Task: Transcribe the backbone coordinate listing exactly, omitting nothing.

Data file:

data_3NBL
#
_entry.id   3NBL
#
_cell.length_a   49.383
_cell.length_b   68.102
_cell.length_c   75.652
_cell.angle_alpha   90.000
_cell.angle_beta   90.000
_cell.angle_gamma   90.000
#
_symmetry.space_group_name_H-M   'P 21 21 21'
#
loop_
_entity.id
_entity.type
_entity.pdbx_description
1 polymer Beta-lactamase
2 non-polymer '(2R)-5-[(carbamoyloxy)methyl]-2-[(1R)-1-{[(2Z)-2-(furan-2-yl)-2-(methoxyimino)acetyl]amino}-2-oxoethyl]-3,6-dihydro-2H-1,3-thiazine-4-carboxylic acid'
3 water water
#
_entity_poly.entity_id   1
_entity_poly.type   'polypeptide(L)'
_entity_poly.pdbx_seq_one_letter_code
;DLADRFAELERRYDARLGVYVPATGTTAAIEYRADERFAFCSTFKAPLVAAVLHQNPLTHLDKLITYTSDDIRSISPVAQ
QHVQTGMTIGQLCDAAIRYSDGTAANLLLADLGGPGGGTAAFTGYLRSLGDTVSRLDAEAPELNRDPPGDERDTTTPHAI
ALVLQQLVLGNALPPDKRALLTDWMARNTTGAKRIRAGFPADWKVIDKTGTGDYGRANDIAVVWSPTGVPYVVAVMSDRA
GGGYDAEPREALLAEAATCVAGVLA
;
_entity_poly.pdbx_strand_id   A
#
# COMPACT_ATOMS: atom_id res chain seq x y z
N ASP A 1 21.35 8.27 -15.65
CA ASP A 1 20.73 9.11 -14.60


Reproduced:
data_3NBL
#
_entry.id   3NBL
#
_cell.length_a   49.383
_cell.length_b   68.102
_cell.length_c   75.652
_cell.angle_alpha   90.000
_cell.angle_beta   90.000
_cell.angle_gamma   90.000
#
_symmetry.space_group_name_H-M   'P 21 21 21'
#
loop_
_entity.id
_entity.type
_entity.pdbx_description
1 polymer Beta-lactamase
2 non-polymer '(2R)-5-[(carbamoyloxy)methyl]-2-[(1R)-1-{[(2Z)-2-(furan-2-yl)-2-(methoxyimino)acetyl]amino}-2-oxoethyl]-3,6-dihydro-2H-1,3-thiazine-4-carboxylic acid'
3 water water
#
_entity_poly.entity_id   1
_entity_poly.type   'polypeptide(L)'
_entity_poly.pdbx_seq_one_letter_code
;DLADRFAELERRYDARLGVYVPATGTTAAIEYRADERFAFCSTFKAPLVAAVLHQNPLTHLDKLITYTSDDIRSISPVAQ
QHVQTGMTIGQLCDAAIRYSDGTAANLLLADLGGPGGGTAAFTGYLRSLGDTVSRLDAEAPELNRDPPGDERDTTTPHAI
ALVLQQLVLGNALPPDKRALLTDWMARNTTGAKRIRAGFPADWKVIDKTGTGDYGRANDIAVVWSPTGVPYVVAVMSDRA
GGGYDAEPREALLAEAATCVAGVLA
;
_entity_poly.pdbx_strand_id   A
#
# COMPACT_ATOMS: atom_id res chain seq x y z
N ASP A 1 21.35 8.27 -15.65
CA ASP A 1 20.73 9.11 -14.60